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Re: removing [appearance of] constraints on 'resource' [024-identity]

From: Al Gilman <Alfred.S.Gilman@IEEE.org>
Date: Tue, 25 May 2004 10:51:57 -0400
Message-Id: <p06020401bcd9095a6867@[10.0.1.2]>
To: uri@w3.org

At 7:25 PM -0700 5/24/04, Roy T. Fielding wrote:
>   Please, just focus your comments
>on the change request that Dan made.

Good.

>The question is: should the term "resource" apply to those things
>that have not yet been named or described within any system?

Yes.

Rather, let me give you a Yankee answer.  The question that
should determine this is "Do you need the restricted term
to say clearly anything that you need to say in this document?"
I first answered 'yes' to the broader sense for 'resource' because
I don't think that anything in the general public form or generic processing of
URIs as specified in this document requires that the term 'resource'
be limited to "things for which a URI has been coined to identify them."

I would  suggest rather that we use

"a resource" -- to refer to anything anyone might wish to coin a URI for
(for which simply 'anything' is a serviceable plain-english short form)

and when we want to be more narrow, use the definite article as in:

"the resource identified by a URI"

or

"the resources that have URIs"

>This has no impact on URI technology because assigning a URI is
>naming that thing, and thus anything assigned a URI would be a
>resource under either definition.

So the dispositive argument is that the restriction is not required
by the specification and should not be asserted or implied.

[further down...]

>So, the difference that Dan is asking for is that "resource" include
>those things that have not yet been named or described.  Dan, is there
>a significant reason why you changed tense from "A resource can be
>anything" to "what is a resource" in the last sentence?

Yes, this gets to the heart of the matter. The resource-ness
generally (but not always) pre-exists; hence this quality is referred
to simply in the present tense, not in a clause expressing a
potentiality.

Because this paragraph is non-restrictive, and heuristic in nature, it
is best that our diction be guided by the preponderance of cases
and not strain to be definitive.

The specification does not (as I believe Roy said) in any way
restrict what a URI may refer or identify. Limiting the use of the
term 'resource' in the specification to those things that have a URI
is a gratuitous constraint, it introduces a Term of Art where none is
required and thus loses on the grounds of Occam's Razor. This is
Norm's answer: it introduces a digressive and non-contributory
restriction that diverts the reader's attention from the business at
hand.

The general-English sense of 'resource' is "something of potential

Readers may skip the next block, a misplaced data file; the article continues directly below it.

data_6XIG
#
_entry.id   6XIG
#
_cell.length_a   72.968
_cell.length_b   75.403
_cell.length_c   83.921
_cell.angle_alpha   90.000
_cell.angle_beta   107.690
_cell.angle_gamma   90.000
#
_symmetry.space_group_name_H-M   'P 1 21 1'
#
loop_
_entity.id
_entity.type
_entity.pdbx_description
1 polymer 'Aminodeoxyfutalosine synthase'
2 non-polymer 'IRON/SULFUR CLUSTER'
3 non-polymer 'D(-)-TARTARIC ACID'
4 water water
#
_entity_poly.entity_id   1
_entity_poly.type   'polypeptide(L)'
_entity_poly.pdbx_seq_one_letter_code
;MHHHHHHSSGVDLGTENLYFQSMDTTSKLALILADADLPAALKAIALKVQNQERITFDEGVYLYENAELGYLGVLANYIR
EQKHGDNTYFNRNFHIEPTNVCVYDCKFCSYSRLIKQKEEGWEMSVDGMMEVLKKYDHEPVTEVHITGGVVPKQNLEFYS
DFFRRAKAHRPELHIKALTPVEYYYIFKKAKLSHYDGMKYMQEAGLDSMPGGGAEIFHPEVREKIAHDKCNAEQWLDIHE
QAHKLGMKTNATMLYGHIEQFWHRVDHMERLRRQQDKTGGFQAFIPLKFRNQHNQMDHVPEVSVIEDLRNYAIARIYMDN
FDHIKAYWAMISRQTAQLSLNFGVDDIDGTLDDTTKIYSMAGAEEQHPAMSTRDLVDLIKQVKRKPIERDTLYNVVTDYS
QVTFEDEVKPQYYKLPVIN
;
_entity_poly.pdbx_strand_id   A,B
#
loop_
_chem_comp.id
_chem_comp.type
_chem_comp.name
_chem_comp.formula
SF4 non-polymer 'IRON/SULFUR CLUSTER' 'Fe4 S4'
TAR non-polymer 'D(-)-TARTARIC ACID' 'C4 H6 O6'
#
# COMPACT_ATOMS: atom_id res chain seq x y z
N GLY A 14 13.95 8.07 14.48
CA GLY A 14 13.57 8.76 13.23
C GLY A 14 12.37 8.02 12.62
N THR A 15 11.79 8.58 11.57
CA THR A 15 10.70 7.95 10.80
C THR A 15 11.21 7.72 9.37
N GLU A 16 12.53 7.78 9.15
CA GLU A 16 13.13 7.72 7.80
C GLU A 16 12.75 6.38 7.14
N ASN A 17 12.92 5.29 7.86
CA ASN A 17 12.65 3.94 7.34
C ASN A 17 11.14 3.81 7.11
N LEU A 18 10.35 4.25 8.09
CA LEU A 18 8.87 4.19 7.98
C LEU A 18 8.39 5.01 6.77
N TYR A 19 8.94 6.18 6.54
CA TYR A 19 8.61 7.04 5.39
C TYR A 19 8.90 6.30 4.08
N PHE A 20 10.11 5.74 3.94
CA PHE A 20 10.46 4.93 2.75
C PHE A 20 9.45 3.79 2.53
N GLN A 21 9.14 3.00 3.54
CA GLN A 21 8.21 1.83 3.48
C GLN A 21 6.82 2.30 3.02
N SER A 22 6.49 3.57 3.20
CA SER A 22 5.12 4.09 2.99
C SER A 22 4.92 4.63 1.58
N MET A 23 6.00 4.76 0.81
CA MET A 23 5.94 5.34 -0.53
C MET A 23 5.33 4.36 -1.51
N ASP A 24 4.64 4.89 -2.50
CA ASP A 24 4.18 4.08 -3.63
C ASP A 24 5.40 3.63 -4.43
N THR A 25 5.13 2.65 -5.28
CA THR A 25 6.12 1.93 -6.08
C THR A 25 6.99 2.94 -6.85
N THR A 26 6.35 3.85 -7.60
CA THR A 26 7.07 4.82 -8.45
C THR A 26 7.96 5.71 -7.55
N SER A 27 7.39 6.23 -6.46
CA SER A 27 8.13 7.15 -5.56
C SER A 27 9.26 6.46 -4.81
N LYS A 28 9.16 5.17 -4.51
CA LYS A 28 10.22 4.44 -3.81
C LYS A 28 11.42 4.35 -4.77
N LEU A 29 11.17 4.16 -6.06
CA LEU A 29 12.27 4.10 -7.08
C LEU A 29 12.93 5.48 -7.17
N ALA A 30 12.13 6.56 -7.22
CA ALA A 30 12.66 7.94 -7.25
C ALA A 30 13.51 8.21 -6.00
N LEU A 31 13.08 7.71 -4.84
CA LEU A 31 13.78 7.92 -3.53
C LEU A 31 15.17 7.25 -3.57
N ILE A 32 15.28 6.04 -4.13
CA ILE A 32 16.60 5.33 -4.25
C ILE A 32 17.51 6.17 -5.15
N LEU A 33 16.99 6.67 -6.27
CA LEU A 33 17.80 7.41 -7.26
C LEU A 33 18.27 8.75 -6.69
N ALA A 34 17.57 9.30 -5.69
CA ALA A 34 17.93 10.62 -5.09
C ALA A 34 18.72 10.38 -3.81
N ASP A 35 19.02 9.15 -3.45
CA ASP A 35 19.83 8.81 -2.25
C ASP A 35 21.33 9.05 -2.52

utility."  While sometimes it is the distinction itself between the URI
and other URIs that is of value without benefit of a valuable referent,
still the more common case is that there is somethign that already
posessed potential utility, and assigning it a URI  enhances
but does not create the utility. So most often the thing is a resource
both before and after someone coins a URI to refer to it. It makes it
something of more ready utility, but does not change it into the
class of things of potential utility.  Except in the case of opaque
correlation keys.  That's a valid, but not the general, case of where
the utility comes from.

[yet further down]

>I could add more disclaimers to the effect that this definition
>does not affect the nature of a resource, since anything can
>be named or described, but I'd like to know if that is sufficient,
>or if it is actually folks intent to say that things which have
never been named or described are resources.

Actually, it is more to the point to change the opening sentence in
the display-list where the intended sense of 'resource' is discussed.
Note I do not say 'defined,' as this is not a definition, the
*specification* contained in this document does not in any way depend
on restricting the nature of the 'thing' 'identified' by the URI. We
just need to make the non-restriction more clear.

Where it now says

<quote cite=
"">
    Resource
       Anything that has been named or described can be a resource.
</quote>

It is true that this language does not restrict what may be regarded
as a 'resource' in any way. The problem is that a casual reader may
think it does.

So don't use language that talks about what may or may not be a resource.
There's no 'there' there.

Use language that clearly leaves wide open what may have a URI coined
to refer to it.

<draft>

Resource
<hangingIndent>
A URI may be coined to identify anything for which the coiner feels
it would be of benefit to have a URI to retain or communicate. There
is no restriction in or by this specification on what the 'resource'
identified by a URI may be.

The value added by coining this URI may lie in the latent and
intrinsic potential utility of the 'resource' so identified, or
in the distinction between the thing identified and other things.

</hangingIndent>
</draft>

With best regards,

Al

>As with all other discussions on this topic, the messages are
>not being constructive to the issue at hand.  The question is not
>whether resources can exist without being assigned URI, nor whether
>a URI scheme can be defined that identifies abstract resources
>through indirection.  Both of those issues are unaffected by the
>change of wording that I made for draft 05. Nor, for that matter,
>does this have any relation to httpRange-14 other than the fact
>that it came up during a discussion of that TAG issue, and this
>issue is not at all present in the discussion/diagrams we talked
>about at the last TAG meeting.  Please, just focus your comments
>on the change request that Dan made.
>
>The question is: should the term "resource" apply to those things
>that have not yet been named or described within any system?
>This has no impact on URI technology because assigning a URI is
>naming that thing, and thus anything assigned a URI would be a
>resource under either definition.
>
>The only real effect is that the current wording allows the editor
>(i.e., me) to address complaints that either:
>
>   1) "resource" as used does not correspond the language definition; or
>
>   2) one cannot reference what has not been named or described, and thus
>      no system can make use of such a thing directly (i.e., aside from
>      aggregation as a named set of things), and thus it is not a resource.
>
>On Monday, May 24, 2004, at 01:53  PM, Dan Connolly wrote:
>>Regarding...
>>
>>"Anything that has been named or described can be a resource."